- ‘LANCE’ contract will build on technology from the Athena and Aladin lasers
- $26.3m contract aims to design, develop, and produce system for fighter jets
- An airborne platform is smaller, presenting more of a challenge, experts say
Lockheed Martin is working to develop a high-power fiber laser for fighter jets.
Under a $26.3 million contract from the Air Force Research Lab, the firm will design and produce a directed energy system for aircraft, with plans to test the technology by 2021.
The move comes after a series of successful tests with similar systems in ground-based platforms – but, the experts say developing a laser for a smaller, airborne design will be a challenge.
The AFRL awarded the contract as part of its Self-protect High Energy Laser Demonstrator program.
This program includes three subsystems, addressing beam control to direct a laser to the target, a pod mounted on the jet to cool the laser, and the laser itself.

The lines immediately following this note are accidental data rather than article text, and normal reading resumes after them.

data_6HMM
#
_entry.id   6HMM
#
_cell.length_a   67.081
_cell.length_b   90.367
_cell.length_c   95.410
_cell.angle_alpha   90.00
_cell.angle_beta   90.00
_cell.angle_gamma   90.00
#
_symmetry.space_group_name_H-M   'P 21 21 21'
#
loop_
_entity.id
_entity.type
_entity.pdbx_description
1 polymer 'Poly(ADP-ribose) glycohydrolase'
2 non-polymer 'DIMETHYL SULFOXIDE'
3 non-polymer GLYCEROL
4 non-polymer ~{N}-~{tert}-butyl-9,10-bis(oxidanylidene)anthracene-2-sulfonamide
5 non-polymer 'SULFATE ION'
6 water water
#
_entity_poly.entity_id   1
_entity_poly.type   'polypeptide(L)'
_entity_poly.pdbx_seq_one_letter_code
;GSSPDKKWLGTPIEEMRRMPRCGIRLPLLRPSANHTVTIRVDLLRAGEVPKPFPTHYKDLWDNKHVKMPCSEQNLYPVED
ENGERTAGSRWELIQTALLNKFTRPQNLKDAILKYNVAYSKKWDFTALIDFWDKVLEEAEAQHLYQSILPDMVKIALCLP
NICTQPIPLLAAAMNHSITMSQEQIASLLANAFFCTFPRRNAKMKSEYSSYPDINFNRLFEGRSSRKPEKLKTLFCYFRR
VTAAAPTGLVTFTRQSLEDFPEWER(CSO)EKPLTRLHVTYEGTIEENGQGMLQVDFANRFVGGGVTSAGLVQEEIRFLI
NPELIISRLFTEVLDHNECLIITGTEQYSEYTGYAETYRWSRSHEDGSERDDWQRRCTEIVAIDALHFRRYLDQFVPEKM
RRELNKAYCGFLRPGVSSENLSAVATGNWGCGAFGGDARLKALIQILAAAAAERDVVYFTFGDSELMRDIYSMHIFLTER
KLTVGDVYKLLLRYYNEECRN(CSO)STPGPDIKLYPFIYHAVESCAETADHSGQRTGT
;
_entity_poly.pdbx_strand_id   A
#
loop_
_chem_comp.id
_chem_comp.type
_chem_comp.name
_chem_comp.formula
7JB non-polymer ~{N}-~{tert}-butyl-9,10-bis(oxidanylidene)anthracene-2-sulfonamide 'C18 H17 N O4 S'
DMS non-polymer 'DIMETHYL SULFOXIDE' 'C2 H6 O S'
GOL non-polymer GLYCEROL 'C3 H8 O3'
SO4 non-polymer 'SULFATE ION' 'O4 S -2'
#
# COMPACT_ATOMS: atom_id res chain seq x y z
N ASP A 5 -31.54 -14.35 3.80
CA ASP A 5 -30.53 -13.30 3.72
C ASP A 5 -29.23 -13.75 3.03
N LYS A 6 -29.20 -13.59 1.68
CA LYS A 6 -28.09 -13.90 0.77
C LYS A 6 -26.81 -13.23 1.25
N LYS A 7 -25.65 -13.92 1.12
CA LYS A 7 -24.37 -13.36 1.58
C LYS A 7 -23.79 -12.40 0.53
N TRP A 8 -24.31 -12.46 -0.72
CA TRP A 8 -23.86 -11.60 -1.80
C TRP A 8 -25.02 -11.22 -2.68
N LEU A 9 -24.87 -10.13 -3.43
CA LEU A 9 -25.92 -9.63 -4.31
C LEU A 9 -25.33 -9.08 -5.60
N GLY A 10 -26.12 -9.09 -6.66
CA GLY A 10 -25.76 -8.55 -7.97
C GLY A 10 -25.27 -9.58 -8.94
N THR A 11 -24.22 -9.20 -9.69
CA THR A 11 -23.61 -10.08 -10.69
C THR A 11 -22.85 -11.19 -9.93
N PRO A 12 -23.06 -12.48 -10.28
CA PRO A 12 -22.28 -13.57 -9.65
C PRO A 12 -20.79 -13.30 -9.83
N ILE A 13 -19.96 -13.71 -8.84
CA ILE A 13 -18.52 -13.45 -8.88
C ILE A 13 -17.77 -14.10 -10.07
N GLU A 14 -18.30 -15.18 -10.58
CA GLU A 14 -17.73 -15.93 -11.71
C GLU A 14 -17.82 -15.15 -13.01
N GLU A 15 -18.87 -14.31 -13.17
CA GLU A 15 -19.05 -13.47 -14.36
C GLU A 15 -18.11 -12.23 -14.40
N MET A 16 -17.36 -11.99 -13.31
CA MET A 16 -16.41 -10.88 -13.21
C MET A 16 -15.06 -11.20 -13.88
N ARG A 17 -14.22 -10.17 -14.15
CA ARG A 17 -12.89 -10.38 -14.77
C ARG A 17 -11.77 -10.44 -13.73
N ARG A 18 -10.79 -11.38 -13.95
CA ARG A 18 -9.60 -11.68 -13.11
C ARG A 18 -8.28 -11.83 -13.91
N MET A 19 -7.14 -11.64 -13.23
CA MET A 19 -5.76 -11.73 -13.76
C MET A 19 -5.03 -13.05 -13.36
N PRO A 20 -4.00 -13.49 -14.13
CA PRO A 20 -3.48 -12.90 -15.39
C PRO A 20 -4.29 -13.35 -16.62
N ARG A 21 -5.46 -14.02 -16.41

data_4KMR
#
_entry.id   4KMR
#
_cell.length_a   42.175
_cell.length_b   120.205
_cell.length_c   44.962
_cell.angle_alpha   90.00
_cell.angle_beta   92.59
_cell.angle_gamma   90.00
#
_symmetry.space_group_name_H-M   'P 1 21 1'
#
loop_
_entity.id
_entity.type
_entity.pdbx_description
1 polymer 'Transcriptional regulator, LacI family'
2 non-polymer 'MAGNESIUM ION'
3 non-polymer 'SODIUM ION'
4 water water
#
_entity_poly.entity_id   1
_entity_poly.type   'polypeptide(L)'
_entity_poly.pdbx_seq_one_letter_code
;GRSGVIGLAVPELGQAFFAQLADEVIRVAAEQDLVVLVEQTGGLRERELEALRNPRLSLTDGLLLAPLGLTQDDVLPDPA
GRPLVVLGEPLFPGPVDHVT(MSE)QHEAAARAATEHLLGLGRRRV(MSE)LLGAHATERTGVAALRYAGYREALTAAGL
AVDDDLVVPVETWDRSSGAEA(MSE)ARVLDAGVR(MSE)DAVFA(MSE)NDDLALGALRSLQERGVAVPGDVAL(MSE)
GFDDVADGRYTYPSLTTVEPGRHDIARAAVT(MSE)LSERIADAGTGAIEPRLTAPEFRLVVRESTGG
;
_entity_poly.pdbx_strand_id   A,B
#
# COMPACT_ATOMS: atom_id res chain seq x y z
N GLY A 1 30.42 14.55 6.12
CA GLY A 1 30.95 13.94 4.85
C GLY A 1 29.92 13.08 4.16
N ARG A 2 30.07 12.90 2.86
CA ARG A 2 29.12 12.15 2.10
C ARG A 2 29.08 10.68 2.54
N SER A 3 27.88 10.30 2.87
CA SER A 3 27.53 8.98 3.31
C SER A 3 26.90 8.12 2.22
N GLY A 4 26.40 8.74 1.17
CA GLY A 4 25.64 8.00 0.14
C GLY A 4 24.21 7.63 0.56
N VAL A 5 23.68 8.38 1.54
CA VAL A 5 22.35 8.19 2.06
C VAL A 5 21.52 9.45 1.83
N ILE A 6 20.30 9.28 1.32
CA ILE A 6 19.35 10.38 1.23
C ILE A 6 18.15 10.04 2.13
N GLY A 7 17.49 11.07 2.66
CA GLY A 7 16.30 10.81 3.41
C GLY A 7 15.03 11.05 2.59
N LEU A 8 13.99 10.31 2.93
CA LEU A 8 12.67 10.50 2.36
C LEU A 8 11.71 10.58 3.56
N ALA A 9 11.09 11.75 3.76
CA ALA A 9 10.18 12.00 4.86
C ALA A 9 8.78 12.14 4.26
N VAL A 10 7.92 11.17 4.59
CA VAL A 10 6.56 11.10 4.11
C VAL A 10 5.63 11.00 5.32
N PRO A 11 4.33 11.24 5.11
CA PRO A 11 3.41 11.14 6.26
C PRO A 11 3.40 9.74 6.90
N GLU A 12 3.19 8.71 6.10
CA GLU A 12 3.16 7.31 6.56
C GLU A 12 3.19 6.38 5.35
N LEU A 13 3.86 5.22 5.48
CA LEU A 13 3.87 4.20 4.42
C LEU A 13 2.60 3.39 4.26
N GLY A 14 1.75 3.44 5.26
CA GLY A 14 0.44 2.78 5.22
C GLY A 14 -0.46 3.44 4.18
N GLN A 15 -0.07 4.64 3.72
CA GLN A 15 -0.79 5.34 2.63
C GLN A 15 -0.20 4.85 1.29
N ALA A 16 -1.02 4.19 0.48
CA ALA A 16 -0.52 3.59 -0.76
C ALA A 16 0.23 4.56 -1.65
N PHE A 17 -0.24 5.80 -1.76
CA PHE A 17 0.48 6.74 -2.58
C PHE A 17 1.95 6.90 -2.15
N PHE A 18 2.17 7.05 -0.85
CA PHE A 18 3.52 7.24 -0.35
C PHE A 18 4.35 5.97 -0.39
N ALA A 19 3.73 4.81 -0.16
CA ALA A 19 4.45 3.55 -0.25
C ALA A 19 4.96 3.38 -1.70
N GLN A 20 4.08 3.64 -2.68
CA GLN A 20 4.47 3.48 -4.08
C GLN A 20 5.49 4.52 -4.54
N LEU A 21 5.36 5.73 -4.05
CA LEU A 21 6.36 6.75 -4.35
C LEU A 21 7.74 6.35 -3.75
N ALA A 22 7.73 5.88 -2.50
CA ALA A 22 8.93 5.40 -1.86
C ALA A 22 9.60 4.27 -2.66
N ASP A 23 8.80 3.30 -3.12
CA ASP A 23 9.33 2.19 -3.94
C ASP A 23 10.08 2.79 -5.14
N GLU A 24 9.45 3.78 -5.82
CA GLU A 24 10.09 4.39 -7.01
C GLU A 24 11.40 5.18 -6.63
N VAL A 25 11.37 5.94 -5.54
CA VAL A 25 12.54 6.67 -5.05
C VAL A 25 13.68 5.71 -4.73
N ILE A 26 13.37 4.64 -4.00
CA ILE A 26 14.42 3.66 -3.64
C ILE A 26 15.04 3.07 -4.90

The new laser system would allow fighter jets to take down targets from the air, in contrast to previous systems, which were mounted on vehicles or ships.
‘We have demonstrated our ability to use directed energy to counter threats from the ground, and look forward to future tests from the air as part of the SHiELD system,’ said Dr Rob Afzal, senior fellow of laser weapon systems at Lockheed Martin.
The Laser Advancements for the Next-generation Compact Environments (LANCE) aims to be a high energy laser that can be trained on, and disable, an enemy target.
The LANCE contract will build upon the technology used in other recent projects, including the Athena system and Aladin laser.
In September, Lockheed Martin released footage from tests with its ‘Athena’ laser weapon system, revealing how it can deliver an invisible killing blow to take down an enemy drone.
In the tests conducted at New Mexico’s White Sands Missile Range, the prototype weapon successfully shot down five unmanned Outlaw aircraft.
The hair-raising footage shows the moment flames burst from the tails of the flying drones one by one before they plummet toward the ground, as the silent attack causes both loss of control and structural failure.